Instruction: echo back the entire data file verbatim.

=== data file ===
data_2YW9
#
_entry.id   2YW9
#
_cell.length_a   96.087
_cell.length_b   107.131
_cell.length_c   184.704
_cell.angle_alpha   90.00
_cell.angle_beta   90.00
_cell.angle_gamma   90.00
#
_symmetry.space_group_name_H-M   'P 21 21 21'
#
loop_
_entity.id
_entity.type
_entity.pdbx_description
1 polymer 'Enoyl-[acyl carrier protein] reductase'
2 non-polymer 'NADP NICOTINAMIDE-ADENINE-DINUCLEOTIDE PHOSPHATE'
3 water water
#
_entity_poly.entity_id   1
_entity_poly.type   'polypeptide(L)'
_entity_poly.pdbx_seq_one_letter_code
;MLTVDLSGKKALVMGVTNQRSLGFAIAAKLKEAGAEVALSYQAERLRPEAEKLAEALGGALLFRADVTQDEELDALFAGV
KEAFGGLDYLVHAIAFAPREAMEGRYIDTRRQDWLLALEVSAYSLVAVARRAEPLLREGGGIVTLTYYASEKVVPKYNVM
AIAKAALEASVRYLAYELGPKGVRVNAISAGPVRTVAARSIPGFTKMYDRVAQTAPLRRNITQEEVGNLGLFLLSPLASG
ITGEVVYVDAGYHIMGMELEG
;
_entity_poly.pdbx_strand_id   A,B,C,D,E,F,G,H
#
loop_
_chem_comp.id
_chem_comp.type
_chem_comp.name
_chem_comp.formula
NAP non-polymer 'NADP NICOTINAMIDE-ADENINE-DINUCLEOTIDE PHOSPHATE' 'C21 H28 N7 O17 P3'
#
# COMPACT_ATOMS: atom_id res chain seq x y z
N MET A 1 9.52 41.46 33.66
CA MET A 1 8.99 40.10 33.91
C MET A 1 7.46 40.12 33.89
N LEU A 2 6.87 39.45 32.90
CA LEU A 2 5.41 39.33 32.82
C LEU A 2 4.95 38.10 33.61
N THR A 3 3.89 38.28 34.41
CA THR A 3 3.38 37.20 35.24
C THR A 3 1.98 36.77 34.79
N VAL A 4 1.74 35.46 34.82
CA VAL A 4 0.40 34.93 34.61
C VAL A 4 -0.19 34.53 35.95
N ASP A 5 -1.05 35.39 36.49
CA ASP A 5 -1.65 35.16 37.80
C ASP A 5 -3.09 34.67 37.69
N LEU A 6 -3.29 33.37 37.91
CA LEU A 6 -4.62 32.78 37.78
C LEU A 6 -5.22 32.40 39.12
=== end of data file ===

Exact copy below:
data_2YW9
#
_entry.id   2YW9
#
_cell.length_a   96.087
_cell.length_b   107.131
_cell.length_c   184.704
_cell.angle_alpha   90.00
_cell.angle_beta   90.00
_cell.angle_gamma   90.00
#
_symmetry.space_group_name_H-M   'P 21 21 21'
#
loop_
_entity.id
_entity.type
_entity.pdbx_description
1 polymer 'Enoyl-[acyl carrier protein] reductase'
2 non-polymer 'NADP NICOTINAMIDE-ADENINE-DINUCLEOTIDE PHOSPHATE'
3 water water
#
_entity_poly.entity_id   1
_entity_poly.type   'polypeptide(L)'
_entity_poly.pdbx_seq_one_letter_code
;MLTVDLSGKKALVMGVTNQRSLGFAIAAKLKEAGAEVALSYQAERLRPEAEKLAEALGGALLFRADVTQDEELDALFAGV
KEAFGGLDYLVHAIAFAPREAMEGRYIDTRRQDWLLALEVSAYSLVAVARRAEPLLREGGGIVTLTYYASEKVVPKYNVM
AIAKAALEASVRYLAYELGPKGVRVNAISAGPVRTVAARSIPGFTKMYDRVAQTAPLRRNITQEEVGNLGLFLLSPLASG
ITGEVVYVDAGYHIMGMELEG
;
_entity_poly.pdbx_strand_id   A,B,C,D,E,F,G,H
#
loop_
_chem_comp.id
_chem_comp.type
_chem_comp.name
_chem_comp.formula
NAP non-polymer 'NADP NICOTINAMIDE-ADENINE-DINUCLEOTIDE PHOSPHATE' 'C21 H28 N7 O17 P3'
#
# COMPACT_ATOMS: atom_id res chain seq x y z
N MET A 1 9.52 41.46 33.66
CA MET A 1 8.99 40.10 33.91
C MET A 1 7.46 40.12 33.89
N LEU A 2 6.87 39.45 32.90
CA LEU A 2 5.41 39.33 32.82
C LEU A 2 4.95 38.10 33.61
N THR A 3 3.89 38.28 34.41
CA THR A 3 3.38 37.20 35.24
C THR A 3 1.98 36.77 34.79
N VAL A 4 1.74 35.46 34.82
CA VAL A 4 0.40 34.93 34.61
C VAL A 4 -0.19 34.53 35.95
N ASP A 5 -1.05 35.39 36.49
CA ASP A 5 -1.65 35.16 37.80
C ASP A 5 -3.09 34.67 37.69
N LEU A 6 -3.29 33.37 37.91
CA LEU A 6 -4.62 32.78 37.78
C LEU A 6 -5.22 32.40 39.12